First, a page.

Better weather satellites will improve smoke pollution forecasts

Air pollution comes from many different sources. One of the more substantial summertime pollution sources in the summer – wildfire smoke – has been historically difficult for scientists to monitor and forecast. Knowing how smoke particles are developing can be important information, especially for vulnerable populations. “We know it exasperates asthma, especially in young children. Cardiovascular diseases, upper respiratory illnesses, especially for older and younger populations,” says Dr. Shobha Kondragunta, a leading science team for the National Oceanic and Atmospheric Administration, or NOAA. work in the past, NOAA and National Weather Service forecasters use wildfire data coming in from “polar-orbiting” satellites. provide very high-resolution images, but they can only capture images over a specific point once a day. We don’t know when it is going to happen, “Kondragunta said.But recently, NOAA and NASA have been working to upgrade our ability to capture wildfire data from space using upgraded” geostationary “satellites. This allows new data to come in every five minutes instead of just once a day. time, process the data and then provide the Weather Service to be used in the models, “Kondragunta said.These frequent data updates allow researchers to spot fires as they form, even in remote locations. They can also track how fast the smoke is growing and how the smoke is moving throughout different levels of the atmosphere. These improvements to smoke forecasting are still in the experimental phase, but Kondragunta says the National Weather Service is starting to use the upgraded forecasts this coming spring. Once available, these better forecasts can help alert quality managers to potential risks to their communities. Farmers and farmers who may need to take steps to protect their crops from smoke damage.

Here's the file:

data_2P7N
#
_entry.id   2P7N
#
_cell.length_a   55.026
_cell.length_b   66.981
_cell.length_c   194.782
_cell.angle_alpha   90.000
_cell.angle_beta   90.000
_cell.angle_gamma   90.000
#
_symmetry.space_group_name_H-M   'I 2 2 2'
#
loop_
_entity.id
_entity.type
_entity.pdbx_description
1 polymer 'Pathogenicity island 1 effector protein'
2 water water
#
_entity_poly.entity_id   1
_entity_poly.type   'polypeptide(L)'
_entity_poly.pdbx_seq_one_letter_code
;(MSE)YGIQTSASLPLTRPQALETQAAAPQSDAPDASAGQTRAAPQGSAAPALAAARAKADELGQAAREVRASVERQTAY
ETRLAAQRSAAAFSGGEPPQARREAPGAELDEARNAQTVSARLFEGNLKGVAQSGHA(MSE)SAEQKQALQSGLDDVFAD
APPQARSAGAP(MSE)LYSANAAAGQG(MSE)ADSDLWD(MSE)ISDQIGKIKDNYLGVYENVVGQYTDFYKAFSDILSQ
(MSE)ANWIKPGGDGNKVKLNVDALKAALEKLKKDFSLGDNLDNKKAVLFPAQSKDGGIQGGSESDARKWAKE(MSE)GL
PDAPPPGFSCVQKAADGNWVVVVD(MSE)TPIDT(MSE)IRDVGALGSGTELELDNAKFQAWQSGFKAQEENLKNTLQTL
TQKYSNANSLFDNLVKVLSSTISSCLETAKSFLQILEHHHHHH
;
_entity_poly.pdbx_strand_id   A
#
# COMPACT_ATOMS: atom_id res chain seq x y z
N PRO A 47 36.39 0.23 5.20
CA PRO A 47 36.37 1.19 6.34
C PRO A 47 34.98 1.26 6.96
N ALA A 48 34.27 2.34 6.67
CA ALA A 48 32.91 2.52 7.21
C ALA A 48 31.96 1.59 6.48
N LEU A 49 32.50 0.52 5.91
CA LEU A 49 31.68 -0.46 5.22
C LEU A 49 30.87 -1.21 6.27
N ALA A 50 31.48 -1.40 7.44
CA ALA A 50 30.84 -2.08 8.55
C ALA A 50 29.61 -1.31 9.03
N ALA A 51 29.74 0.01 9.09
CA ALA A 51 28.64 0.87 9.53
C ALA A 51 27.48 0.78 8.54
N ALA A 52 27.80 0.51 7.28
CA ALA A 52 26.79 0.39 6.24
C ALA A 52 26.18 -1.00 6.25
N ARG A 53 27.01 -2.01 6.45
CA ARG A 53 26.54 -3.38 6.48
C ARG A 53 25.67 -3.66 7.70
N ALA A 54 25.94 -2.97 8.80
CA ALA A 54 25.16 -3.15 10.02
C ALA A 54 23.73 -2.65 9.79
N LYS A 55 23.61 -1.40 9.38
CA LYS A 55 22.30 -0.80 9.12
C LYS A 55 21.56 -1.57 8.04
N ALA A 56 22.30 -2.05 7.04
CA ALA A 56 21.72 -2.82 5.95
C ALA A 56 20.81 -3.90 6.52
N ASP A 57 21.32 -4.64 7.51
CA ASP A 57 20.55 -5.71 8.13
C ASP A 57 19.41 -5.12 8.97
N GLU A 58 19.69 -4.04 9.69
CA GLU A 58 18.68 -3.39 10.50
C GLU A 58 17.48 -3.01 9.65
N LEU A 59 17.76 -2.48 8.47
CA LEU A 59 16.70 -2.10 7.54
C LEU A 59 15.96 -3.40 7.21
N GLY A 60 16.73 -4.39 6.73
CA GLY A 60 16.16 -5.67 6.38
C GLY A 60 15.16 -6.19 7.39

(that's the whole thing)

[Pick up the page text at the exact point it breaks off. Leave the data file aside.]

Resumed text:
Air pollution comes from many different sources.

One of the more substantial summertime pollution sources in the summer – wildfire smoke – has been historically difficult for scientists to monitor and forecast.

Knowing how smoke particles are developing can be important information, especially for vulnerable populations.

“We know it exasperates asthma, especially in young children. Cardiovascular diseases, upper respiratory illnesses, especially for older and younger populations,” says Dr. Shobha Kondragunta, a leading science team for the National Oceanic and Atmospheric Administration, or NOAA.

Kondragunta’s work is focused on using satellite data to improve the ability to track and forecast smoke conditions.

In the past, NOAA and National Weather Service forecasters used wildfire data coming in from “polar-orbiting” satellites. These satellites are relatively close to the ground and provide very high resolution images, but they can only capture images over a specific point once a day.

That limited data availability has been a major limiting factor in forecasting accuracy.

“These events are random. We don’t know when it’s going to happen, how long is it going to last,” Kondragunta said.

But recently, NOAA and NASA have been working to upgrade our ability to capture wildfire data from space using upgraded “geostationary” satellites.

These types of satellites orbit Earth from a fixed location, meaning they continuously send back data from the same region. This allows new data to come in every five minutes instead of just once per day.

“Then we capture that information from satellites in real time, process the data and then provide the Weather Service to be used in the models,” Kondragunta said.

These frequent data updates allow scientists to spot fires as they form, even in remote locations. They can also track how fast the smoke is growing and how the smoke is moving throughout different levels of the atmosphere.

These improvements to smoke forecasting are still in the experimental phase, but Kondragunta says the National Weather Service is starting to use the upgraded forecasts this coming spring.

Once available, these better forecasts can help alert quality managers to potential risks to their communities.

Farmers and farmers who may need to take steps to protect their crops from smoke damage.

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